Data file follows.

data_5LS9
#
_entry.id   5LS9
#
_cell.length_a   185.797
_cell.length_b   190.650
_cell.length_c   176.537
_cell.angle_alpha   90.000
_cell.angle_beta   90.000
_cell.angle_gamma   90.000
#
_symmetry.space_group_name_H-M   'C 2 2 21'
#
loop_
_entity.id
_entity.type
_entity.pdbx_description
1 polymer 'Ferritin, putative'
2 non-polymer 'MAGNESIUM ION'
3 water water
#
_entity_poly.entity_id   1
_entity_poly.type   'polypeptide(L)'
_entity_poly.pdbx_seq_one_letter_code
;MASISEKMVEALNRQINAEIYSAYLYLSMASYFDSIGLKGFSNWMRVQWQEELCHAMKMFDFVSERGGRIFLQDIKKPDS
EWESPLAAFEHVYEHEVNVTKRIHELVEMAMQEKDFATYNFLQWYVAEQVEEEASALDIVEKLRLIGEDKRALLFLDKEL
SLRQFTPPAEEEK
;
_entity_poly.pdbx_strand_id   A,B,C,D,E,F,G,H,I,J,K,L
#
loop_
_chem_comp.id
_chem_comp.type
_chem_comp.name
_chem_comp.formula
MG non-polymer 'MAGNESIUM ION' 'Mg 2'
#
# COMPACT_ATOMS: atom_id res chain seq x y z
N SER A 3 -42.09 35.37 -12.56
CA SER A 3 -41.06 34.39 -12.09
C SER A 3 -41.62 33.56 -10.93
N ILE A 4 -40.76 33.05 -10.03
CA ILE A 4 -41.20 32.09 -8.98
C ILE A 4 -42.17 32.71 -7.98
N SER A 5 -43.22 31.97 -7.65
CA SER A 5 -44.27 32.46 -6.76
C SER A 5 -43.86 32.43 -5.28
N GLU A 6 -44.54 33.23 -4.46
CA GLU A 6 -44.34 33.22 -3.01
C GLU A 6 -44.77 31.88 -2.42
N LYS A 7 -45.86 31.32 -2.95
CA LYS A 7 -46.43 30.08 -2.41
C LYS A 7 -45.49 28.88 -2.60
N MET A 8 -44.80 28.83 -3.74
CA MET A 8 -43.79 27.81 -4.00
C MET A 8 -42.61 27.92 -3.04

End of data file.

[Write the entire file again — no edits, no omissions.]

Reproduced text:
data_5LS9
#
_entry.id   5LS9
#
_cell.length_a   185.797
_cell.length_b   190.650
_cell.length_c   176.537
_cell.angle_alpha   90.000
_cell.angle_beta   90.000
_cell.angle_gamma   90.000
#
_symmetry.space_group_name_H-M   'C 2 2 21'
#
loop_
_entity.id
_entity.type
_entity.pdbx_description
1 polymer 'Ferritin, putative'
2 non-polymer 'MAGNESIUM ION'
3 water water
#
_entity_poly.entity_id   1
_entity_poly.type   'polypeptide(L)'
_entity_poly.pdbx_seq_one_letter_code
;MASISEKMVEALNRQINAEIYSAYLYLSMASYFDSIGLKGFSNWMRVQWQEELCHAMKMFDFVSERGGRIFLQDIKKPDS
EWESPLAAFEHVYEHEVNVTKRIHELVEMAMQEKDFATYNFLQWYVAEQVEEEASALDIVEKLRLIGEDKRALLFLDKEL
SLRQFTPPAEEEK
;
_entity_poly.pdbx_strand_id   A,B,C,D,E,F,G,H,I,J,K,L
#
loop_
_chem_comp.id
_chem_comp.type
_chem_comp.name
_chem_comp.formula
MG non-polymer 'MAGNESIUM ION' 'Mg 2'
#
# COMPACT_ATOMS: atom_id res chain seq x y z
N SER A 3 -42.09 35.37 -12.56
CA SER A 3 -41.06 34.39 -12.09
C SER A 3 -41.62 33.56 -10.93
N ILE A 4 -40.76 33.05 -10.03
CA ILE A 4 -41.20 32.09 -8.98
C ILE A 4 -42.17 32.71 -7.98
N SER A 5 -43.22 31.97 -7.65
CA SER A 5 -44.27 32.46 -6.76
C SER A 5 -43.86 32.43 -5.28
N GLU A 6 -44.54 33.23 -4.46
CA GLU A 6 -44.34 33.22 -3.01
C GLU A 6 -44.77 31.88 -2.42
N LYS A 7 -45.86 31.32 -2.95
CA LYS A 7 -46.43 30.08 -2.41
C LYS A 7 -45.49 28.88 -2.60
N MET A 8 -44.80 28.83 -3.74
CA MET A 8 -43.79 27.81 -4.00
C MET A 8 -42.61 27.92 -3.04